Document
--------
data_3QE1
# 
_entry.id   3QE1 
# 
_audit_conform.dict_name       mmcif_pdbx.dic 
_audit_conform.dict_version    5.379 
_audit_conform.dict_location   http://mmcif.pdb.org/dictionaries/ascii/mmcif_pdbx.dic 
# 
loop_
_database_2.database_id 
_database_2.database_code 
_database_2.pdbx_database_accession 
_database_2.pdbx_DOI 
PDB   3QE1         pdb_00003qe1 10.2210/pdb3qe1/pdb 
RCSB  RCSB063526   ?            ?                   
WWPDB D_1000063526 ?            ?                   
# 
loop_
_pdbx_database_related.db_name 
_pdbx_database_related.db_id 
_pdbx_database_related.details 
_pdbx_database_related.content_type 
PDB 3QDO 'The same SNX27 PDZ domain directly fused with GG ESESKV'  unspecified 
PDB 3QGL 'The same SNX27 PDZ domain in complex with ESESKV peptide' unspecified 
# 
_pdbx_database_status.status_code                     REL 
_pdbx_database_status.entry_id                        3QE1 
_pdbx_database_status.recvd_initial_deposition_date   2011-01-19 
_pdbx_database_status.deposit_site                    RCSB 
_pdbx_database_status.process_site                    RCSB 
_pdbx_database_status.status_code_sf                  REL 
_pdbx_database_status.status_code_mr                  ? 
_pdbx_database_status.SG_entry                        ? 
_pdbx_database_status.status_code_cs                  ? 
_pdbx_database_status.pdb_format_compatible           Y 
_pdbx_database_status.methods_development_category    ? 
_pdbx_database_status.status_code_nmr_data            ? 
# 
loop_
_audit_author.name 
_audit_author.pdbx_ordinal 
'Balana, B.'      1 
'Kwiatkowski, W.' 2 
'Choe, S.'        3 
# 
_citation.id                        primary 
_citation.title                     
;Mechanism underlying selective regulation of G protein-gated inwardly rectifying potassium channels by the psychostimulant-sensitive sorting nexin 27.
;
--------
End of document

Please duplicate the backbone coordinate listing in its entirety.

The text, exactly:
data_3QE1
# 
_entry.id   3QE1 
# 
_audit_conform.dict_name       mmcif_pdbx.dic 
_audit_conform.dict_version    5.379 
_audit_conform.dict_location   http://mmcif.pdb.org/dictionaries/ascii/mmcif_pdbx.dic 
# 
loop_
_database_2.database_id 
_database_2.database_code 
_database_2.pdbx_database_accession 
_database_2.pdbx_DOI 
PDB   3QE1         pdb_00003qe1 10.2210/pdb3qe1/pdb 
RCSB  RCSB063526   ?            ?                   
WWPDB D_1000063526 ?            ?                   
# 
loop_
_pdbx_database_related.db_name 
_pdbx_database_related.db_id 
_pdbx_database_related.details 
_pdbx_database_related.content_type 
PDB 3QDO 'The same SNX27 PDZ domain directly fused with GG ESESKV'  unspecified 
PDB 3QGL 'The same SNX27 PDZ domain in complex with ESESKV peptide' unspecified 
# 
_pdbx_database_status.status_code                     REL 
_pdbx_database_status.entry_id                        3QE1 
_pdbx_database_status.recvd_initial_deposition_date   2011-01-19 
_pdbx_database_status.deposit_site                    RCSB 
_pdbx_database_status.process_site                    RCSB 
_pdbx_database_status.status_code_sf                  REL 
_pdbx_database_status.status_code_mr                  ? 
_pdbx_database_status.SG_entry                        ? 
_pdbx_database_status.status_code_cs                  ? 
_pdbx_database_status.pdb_format_compatible           Y 
_pdbx_database_status.methods_development_category    ? 
_pdbx_database_status.status_code_nmr_data            ? 
# 
loop_
_audit_author.name 
_audit_author.pdbx_ordinal 
'Balana, B.'      1 
'Kwiatkowski, W.' 2 
'Choe, S.'        3 
# 
_citation.id                        primary 
_citation.title                     
;Mechanism underlying selective regulation of G protein-gated inwardly rectifying potassium channels by the psychostimulant-sensitive sorting nexin 27.
;